I was the fat kid in my house growing up, and later on into elementary and middle school. The picture that other people had of me didn’t match the picture I had of myself.
I think we do the world a disservice when we teach women and girls
- that they will always be valued, first and foremost, by their bodies,
- that it’s appropriate and socially acceptable to evaluate others’ bodies at all,
- that being fat is worthy of chastisement and ridicule,
- that weight and size actually reveal insights into a person’s true character.
For these reasons (and a host of others), I hate the word fat.
I’m appreciative and in awe of the growing body positivity movement. But for the sake of this post, I’m using the word intentionally to think through the ways that gaining unwanted weight and gaining unwanted debt are the same.
Continue reading “Top 8 Reasons Why You’re Broke and Fat Like Me ”
We need to have a conversation about student loan debt.
What does the future hold for student loan debt?
In October my niece will turn 8 years old.
In February my nephew will turn 4.
Like most great aunts, I’ve been researching pros and cons of custodial accounts, investment accounts, and 529 college savings plans for them.
In 2028 when my niece is 18, it will cost $31,747 per year to attend a 4-year public (in-state) university. In four years, this will total $134,812 dollars.
In 2033 when my nephew is 18, it will cost $38,625 per year to attend a 4-year public (in-state) university. In four years, this will total $164,019 dollars.
According to Debt.org the cost of tuition at public universities has risen more than 344% since 1980. Tuition at private colleges has increased by 241% since that time.
For comparison, the costs of food and electricity have risen about 150% and gas prices have increased by 200% in the same time period.
On average, 70% of students graduating in 2017 finish college with approximately $38,000 in student loan debt.
Continue reading “What does the future hold for student loan debt?”
Know all the risks, first.
I only see my brother twice a year if I’m lucky, but he’s one of the most important people in my life.
I taught him how to read.
He introduced me to Agatha Christie and anime.
When I turned 30, he flew more than 1,200 miles to celebrate with me.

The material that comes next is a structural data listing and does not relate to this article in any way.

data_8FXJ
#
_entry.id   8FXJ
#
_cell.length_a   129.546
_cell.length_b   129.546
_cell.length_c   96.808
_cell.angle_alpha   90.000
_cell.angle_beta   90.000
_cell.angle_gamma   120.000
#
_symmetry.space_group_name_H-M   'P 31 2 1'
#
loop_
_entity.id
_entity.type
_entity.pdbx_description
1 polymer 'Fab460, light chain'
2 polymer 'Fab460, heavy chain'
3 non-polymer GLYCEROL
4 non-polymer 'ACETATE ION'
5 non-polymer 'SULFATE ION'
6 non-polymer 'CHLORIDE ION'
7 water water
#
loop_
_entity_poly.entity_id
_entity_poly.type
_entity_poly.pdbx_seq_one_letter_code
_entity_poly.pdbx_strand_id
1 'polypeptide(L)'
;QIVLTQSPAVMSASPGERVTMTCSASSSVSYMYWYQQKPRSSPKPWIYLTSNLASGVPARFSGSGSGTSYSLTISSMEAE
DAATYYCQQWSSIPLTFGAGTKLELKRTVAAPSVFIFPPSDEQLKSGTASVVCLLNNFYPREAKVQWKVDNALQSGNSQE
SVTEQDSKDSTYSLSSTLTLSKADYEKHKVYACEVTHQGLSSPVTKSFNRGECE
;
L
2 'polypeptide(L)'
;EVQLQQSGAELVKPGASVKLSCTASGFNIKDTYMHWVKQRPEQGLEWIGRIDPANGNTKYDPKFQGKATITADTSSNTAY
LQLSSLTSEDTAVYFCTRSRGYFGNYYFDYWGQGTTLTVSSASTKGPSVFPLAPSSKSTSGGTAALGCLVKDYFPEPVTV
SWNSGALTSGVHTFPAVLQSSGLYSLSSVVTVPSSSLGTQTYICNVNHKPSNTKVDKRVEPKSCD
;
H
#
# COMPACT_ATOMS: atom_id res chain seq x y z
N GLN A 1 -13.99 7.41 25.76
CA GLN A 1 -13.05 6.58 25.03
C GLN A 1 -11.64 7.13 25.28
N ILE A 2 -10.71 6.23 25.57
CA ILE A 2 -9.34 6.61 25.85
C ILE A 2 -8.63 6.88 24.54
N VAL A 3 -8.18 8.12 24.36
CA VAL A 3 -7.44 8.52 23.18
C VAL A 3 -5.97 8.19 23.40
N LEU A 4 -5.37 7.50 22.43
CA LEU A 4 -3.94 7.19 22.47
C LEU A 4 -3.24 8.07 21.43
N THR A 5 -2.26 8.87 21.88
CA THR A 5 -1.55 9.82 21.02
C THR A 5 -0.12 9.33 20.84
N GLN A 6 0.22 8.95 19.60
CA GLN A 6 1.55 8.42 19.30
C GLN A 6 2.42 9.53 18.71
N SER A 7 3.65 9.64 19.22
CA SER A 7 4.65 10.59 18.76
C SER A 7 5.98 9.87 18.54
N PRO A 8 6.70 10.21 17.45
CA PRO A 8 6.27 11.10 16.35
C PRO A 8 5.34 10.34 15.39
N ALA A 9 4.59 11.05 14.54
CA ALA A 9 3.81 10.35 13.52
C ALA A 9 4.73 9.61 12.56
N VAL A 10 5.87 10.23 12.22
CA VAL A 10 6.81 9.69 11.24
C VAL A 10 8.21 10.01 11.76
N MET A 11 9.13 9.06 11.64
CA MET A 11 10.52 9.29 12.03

When it took him longer than expected, I encouraged him to finish college.
We’ve traveled to more than 5 different cities together.
A few years ago, he even changed his hairstyle to match mine!
I’m just kidding.
That would be weird. Continue reading “5 Reasons Not to Cosign on a Loan”
What’s in your way? What’s stopping you?
How much money can you save each month?
According to a 2017 report published by CareerBuilder, 56% of U.S. workers save less $100 each month. Most Americans, 75% of full-time workers, live paycheck to paycheck.
Nearly 1 in 10 of those earning more than six figures said they struggled to make ends meet.
All things considered, I know how to save money. I’m pretty good at it.
I want to lose about 40 pounds, and I want to finish at least one of the books I’ve started (finish reading one or writing one).
These seem much, much, much harder.
But at the grocery store today it occurred to me that I should approach my SMART goals the same way I approach saving money. Continue reading “10 Simple Questions To Help You Save 20% of Your Income”
It depends, but do you have a better option?
What’s the best way to eliminate credit card debt?
I recently used Lending Club to secure a small personal loan to pay off some debt. I purposely made this decision because the interest rate I received (10.99%) was significantly less than the interest rate of my original debt (24.74%).
Although the decision was intentional, I admit I could have done more research upfront to compare rates, review lenders, and confirm there was no other, more viable, option.
No regrets. Continue reading “Should You Use Personal Loans To Pay Off Credit Card Debt?”
Let’s hold each other accountable!
Yesterday I read a post from NerdWallet’s 2017 American Household Credit Card Debt Study stating that the average American household with credit card debt has a balance of approximately $15,432.
Indebted households pay hundreds in interest each year, and many Americans use credit cards to cover medical expenses.
I am sensitive about my credit card debt because not all of it belongs to me; but as the cardholder, I understand that I am responsible for it.
Since this January 2018, I’ve paid off about $10,000!
If I continue to be successful, this December 2018 I hope to report that I’m completely credit card debt free. Hold me accountable!
I’m learning as much as I can about personal finance, money management, and investing.
If you’re finally able to pay down unwanted debt, please answer these questions first. Continue reading “7 Questions You Must Answer Before You Can Eliminate Credit Card Debt”
What do you have? What do you need?
I used to sell life insurance in one of those thinly veiled pyramid schemes.
To be fair, I didn’t know what a pyramid scheme was at the time.
To be completely transparent, I never actually sold any insurance.
Way back then, I was too young and too green to be embarrassed about it.
I kept hope alive that that opportunity would work out for me in the end.
I’d wanted another job on the side, but I hadn’t completely committed to getting rid of my debt.
To date, I have (1) credit card debt + (2) a car note + (3) and student loans.
Since I’ll be paying student loans off forever, I’m pretending that I’ll be “debt free” once #1 and #2 are done.
Don’t judge me. Continue reading “5 Things To Consider Once You Commit To Eliminating Debt”